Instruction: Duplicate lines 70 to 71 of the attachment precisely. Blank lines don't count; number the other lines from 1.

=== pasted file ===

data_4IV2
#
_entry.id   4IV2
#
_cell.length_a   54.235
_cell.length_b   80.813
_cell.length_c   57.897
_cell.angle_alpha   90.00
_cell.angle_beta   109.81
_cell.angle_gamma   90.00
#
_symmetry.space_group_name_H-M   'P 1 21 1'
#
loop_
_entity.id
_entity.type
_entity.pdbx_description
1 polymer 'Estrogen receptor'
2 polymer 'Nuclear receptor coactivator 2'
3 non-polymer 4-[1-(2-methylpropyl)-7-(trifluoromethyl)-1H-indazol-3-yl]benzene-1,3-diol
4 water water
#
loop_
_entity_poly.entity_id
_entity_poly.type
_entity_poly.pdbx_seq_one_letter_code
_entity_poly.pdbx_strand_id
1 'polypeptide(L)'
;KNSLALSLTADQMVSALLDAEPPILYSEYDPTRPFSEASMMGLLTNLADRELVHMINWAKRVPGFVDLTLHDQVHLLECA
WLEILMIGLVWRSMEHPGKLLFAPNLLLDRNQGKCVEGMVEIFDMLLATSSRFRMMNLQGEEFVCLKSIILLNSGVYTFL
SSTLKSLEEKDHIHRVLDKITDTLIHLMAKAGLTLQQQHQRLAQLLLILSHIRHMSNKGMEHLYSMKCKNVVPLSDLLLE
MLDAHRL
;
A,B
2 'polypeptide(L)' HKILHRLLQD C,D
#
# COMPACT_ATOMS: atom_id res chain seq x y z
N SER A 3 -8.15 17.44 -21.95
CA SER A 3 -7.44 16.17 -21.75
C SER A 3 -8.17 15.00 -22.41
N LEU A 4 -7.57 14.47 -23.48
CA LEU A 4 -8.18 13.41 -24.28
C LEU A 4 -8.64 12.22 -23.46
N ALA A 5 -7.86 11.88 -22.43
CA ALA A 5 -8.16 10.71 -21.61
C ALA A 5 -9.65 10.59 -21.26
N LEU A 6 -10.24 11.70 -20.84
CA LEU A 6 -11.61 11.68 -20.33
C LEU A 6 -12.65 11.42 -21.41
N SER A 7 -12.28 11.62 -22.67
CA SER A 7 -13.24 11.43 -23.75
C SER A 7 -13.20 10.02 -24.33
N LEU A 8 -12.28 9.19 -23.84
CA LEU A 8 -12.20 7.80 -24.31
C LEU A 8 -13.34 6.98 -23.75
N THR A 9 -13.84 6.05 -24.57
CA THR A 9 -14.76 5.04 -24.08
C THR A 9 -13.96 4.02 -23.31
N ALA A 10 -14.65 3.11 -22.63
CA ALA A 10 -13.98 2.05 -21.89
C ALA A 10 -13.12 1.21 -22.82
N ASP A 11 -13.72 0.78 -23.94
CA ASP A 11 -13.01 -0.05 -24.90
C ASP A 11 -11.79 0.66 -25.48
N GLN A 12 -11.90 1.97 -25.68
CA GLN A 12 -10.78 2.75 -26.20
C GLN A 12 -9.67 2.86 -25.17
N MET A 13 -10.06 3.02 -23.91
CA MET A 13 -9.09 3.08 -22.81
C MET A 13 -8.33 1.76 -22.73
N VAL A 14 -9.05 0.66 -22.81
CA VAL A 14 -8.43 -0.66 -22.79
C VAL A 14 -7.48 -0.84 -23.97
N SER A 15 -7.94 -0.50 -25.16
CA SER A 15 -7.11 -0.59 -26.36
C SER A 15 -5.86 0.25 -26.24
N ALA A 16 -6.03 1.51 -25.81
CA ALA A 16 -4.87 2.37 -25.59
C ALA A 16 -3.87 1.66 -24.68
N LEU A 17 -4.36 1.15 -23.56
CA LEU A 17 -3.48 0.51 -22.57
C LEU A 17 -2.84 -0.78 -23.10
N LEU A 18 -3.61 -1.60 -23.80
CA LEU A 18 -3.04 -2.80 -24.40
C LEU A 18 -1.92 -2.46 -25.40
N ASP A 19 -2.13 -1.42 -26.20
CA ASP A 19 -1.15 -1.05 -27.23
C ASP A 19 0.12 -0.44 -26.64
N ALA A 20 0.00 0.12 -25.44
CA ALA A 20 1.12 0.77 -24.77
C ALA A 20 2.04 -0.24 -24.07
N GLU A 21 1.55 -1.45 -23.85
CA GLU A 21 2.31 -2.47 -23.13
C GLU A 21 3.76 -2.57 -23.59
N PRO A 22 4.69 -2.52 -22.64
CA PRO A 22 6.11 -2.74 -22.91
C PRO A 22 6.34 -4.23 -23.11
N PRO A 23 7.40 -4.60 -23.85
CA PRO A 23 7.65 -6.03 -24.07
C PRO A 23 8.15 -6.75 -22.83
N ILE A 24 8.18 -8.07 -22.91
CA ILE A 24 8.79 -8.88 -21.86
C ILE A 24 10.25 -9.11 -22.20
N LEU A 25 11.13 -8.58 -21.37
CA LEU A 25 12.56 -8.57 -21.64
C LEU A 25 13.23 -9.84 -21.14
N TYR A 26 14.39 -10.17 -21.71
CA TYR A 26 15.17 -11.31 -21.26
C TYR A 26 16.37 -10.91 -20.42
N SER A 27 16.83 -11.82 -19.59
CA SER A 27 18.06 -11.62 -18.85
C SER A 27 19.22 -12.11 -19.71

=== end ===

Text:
C MET A 13 -8.33 1.76 -22.73
N VAL A 14 -9.05 0.66 -22.81